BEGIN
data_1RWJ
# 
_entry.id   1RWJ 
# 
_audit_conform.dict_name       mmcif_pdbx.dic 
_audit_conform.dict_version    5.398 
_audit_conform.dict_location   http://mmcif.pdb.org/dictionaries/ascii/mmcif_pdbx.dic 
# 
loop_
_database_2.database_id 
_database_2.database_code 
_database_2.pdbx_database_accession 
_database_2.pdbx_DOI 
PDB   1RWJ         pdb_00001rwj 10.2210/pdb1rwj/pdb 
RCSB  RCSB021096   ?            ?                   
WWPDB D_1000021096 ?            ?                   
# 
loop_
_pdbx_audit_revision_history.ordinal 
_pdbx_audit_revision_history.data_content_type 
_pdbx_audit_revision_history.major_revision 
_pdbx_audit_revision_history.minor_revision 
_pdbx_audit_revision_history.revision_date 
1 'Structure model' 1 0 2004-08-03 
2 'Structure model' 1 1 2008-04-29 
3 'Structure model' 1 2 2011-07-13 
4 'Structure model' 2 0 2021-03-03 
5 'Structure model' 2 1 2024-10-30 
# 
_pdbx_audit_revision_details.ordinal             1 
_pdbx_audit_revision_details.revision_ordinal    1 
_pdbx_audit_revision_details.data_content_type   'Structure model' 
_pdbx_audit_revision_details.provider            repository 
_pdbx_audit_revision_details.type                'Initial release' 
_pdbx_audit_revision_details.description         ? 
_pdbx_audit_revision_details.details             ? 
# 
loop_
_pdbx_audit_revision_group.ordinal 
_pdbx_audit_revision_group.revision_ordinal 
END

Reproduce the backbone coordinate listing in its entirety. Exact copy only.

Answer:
data_1RWJ
# 
_entry.id   1RWJ 
# 
_audit_conform.dict_name       mmcif_pdbx.dic 
_audit_conform.dict_version    5.398 
_audit_conform.dict_location   http://mmcif.pdb.org/dictionaries/ascii/mmcif_pdbx.dic 
# 
loop_
_database_2.database_id 
_database_2.database_code 
_database_2.pdbx_database_accession 
_database_2.pdbx_DOI 
PDB   1RWJ         pdb_00001rwj 10.2210/pdb1rwj/pdb 
RCSB  RCSB021096   ?            ?                   
WWPDB D_1000021096 ?            ?                   
# 
loop_
_pdbx_audit_revision_history.ordinal 
_pdbx_audit_revision_history.data_content_type 
_pdbx_audit_revision_history.major_revision 
_pdbx_audit_revision_history.minor_revision 
_pdbx_audit_revision_history.revision_date 
1 'Structure model' 1 0 2004-08-03 
2 'Structure model' 1 1 2008-04-29 
3 'Structure model' 1 2 2011-07-13 
4 'Structure model' 2 0 2021-03-03 
5 'Structure model' 2 1 2024-10-30 
# 
_pdbx_audit_revision_details.ordinal             1 
_pdbx_audit_revision_details.revision_ordinal    1 
_pdbx_audit_revision_details.data_content_type   'Structure model' 
_pdbx_audit_revision_details.provider            repository 
_pdbx_audit_revision_details.type                'Initial release' 
_pdbx_audit_revision_details.description         ? 
_pdbx_audit_revision_details.details             ? 
# 
loop_
_pdbx_audit_revision_group.ordinal 
_pdbx_audit_revision_group.revision_ordinal 